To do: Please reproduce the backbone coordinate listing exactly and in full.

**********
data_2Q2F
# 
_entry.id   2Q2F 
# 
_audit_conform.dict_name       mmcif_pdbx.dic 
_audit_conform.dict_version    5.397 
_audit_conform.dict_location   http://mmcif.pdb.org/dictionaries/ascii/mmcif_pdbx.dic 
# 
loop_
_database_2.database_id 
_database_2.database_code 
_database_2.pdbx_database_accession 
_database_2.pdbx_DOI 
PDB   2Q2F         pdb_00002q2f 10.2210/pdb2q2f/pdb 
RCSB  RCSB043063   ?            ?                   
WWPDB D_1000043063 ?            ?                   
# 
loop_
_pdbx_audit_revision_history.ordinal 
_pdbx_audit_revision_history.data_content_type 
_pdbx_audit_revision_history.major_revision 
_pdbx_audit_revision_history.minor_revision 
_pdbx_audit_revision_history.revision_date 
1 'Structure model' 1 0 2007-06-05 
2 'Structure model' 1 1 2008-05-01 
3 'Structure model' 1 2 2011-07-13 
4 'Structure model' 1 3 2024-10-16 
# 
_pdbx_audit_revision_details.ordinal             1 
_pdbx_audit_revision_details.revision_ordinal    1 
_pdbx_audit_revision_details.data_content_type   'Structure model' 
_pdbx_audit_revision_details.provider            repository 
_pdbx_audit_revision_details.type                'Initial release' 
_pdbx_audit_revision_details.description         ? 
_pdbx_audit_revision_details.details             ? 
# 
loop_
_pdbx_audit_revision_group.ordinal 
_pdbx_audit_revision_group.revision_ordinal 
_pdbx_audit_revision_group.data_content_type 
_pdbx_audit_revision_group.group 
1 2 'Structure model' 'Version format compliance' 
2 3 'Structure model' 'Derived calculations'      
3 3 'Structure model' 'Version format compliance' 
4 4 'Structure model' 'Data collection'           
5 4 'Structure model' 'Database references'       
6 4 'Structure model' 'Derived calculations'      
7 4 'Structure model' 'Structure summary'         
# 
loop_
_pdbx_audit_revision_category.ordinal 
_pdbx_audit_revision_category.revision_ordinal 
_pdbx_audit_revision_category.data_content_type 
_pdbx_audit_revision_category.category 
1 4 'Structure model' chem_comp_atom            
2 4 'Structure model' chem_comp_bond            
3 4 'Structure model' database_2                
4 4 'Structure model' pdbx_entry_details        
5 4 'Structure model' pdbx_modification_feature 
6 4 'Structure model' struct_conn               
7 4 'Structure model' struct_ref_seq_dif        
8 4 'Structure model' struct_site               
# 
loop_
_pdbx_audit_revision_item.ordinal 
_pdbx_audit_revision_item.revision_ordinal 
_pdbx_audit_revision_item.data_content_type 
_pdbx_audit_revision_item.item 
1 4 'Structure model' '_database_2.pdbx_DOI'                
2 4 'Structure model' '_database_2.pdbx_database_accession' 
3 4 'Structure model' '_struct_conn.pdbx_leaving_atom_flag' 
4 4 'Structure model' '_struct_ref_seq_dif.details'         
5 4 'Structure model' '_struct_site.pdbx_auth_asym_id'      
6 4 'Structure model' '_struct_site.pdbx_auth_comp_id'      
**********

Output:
data_2Q2F
# 
_entry.id   2Q2F 
# 
_audit_conform.dict_name       mmcif_pdbx.dic 
_audit_conform.dict_version    5.397 
_audit_conform.dict_location   http://mmcif.pdb.org/dictionaries/ascii/mmcif_pdbx.dic 
# 
loop_
_database_2.database_id 
_database_2.database_code 
_database_2.pdbx_database_accession 
_database_2.pdbx_DOI 
PDB   2Q2F         pdb_00002q2f 10.2210/pdb2q2f/pdb 
RCSB  RCSB043063   ?            ?                   
WWPDB D_1000043063 ?            ?                   
# 
loop_
_pdbx_audit_revision_history.ordinal 
_pdbx_audit_revision_history.data_content_type 
_pdbx_audit_revision_history.major_revision 
_pdbx_audit_revision_history.minor_revision 
_pdbx_audit_revision_history.revision_date 
1 'Structure model' 1 0 2007-06-05 
2 'Structure model' 1 1 2008-05-01 
3 'Structure model' 1 2 2011-07-13 
4 'Structure model' 1 3 2024-10-16 
# 
_pdbx_audit_revision_details.ordinal             1 
_pdbx_audit_revision_details.revision_ordinal    1 
_pdbx_audit_revision_details.data_content_type   'Structure model' 
_pdbx_audit_revision_details.provider            repository 
_pdbx_audit_revision_details.type                'Initial release' 
_pdbx_audit_revision_details.description         ? 
_pdbx_audit_revision_details.details             ? 
# 
loop_
_pdbx_audit_revision_group.ordinal 
_pdbx_audit_revision_group.revision_ordinal 
_pdbx_audit_revision_group.data_content_type 
_pdbx_audit_revision_group.group 
1 2 'Structure model' 'Version format compliance' 
2 3 'Structure model' 'Derived calculations'      
3 3 'Structure model' 'Version format compliance' 
4 4 'Structure model' 'Data collection'           
5 4 'Structure model' 'Database references'       
6 4 'Structure model' 'Derived calculations'      
7 4 'Structure model' 'Structure summary'         
# 
loop_
_pdbx_audit_revision_category.ordinal 
_pdbx_audit_revision_category.revision_ordinal 
_pdbx_audit_revision_category.data_content_type 
_pdbx_audit_revision_category.category 
1 4 'Structure model' chem_comp_atom            
2 4 'Structure model' chem_comp_bond            
3 4 'Structure model' database_2                
4 4 'Structure model' pdbx_entry_details        
5 4 'Structure model' pdbx_modification_feature 
6 4 'Structure model' struct_conn               
7 4 'Structure model' struct_ref_seq_dif        
8 4 'Structure model' struct_site               
# 
loop_
_pdbx_audit_revision_item.ordinal 
_pdbx_audit_revision_item.revision_ordinal 
_pdbx_audit_revision_item.data_content_type 
_pdbx_audit_revision_item.item 
1 4 'Structure model' '_database_2.pdbx_DOI'                
2 4 'Structure model' '_database_2.pdbx_database_accession' 
3 4 'Structure model' '_struct_conn.pdbx_leaving_atom_flag' 
4 4 'Structure model' '_struct_ref_seq_dif.details'         
5 4 'Structure model' '_struct_site.pdbx_auth_asym_id'      
6 4 'Structure model' '_struct_site.pdbx_auth_comp_id'      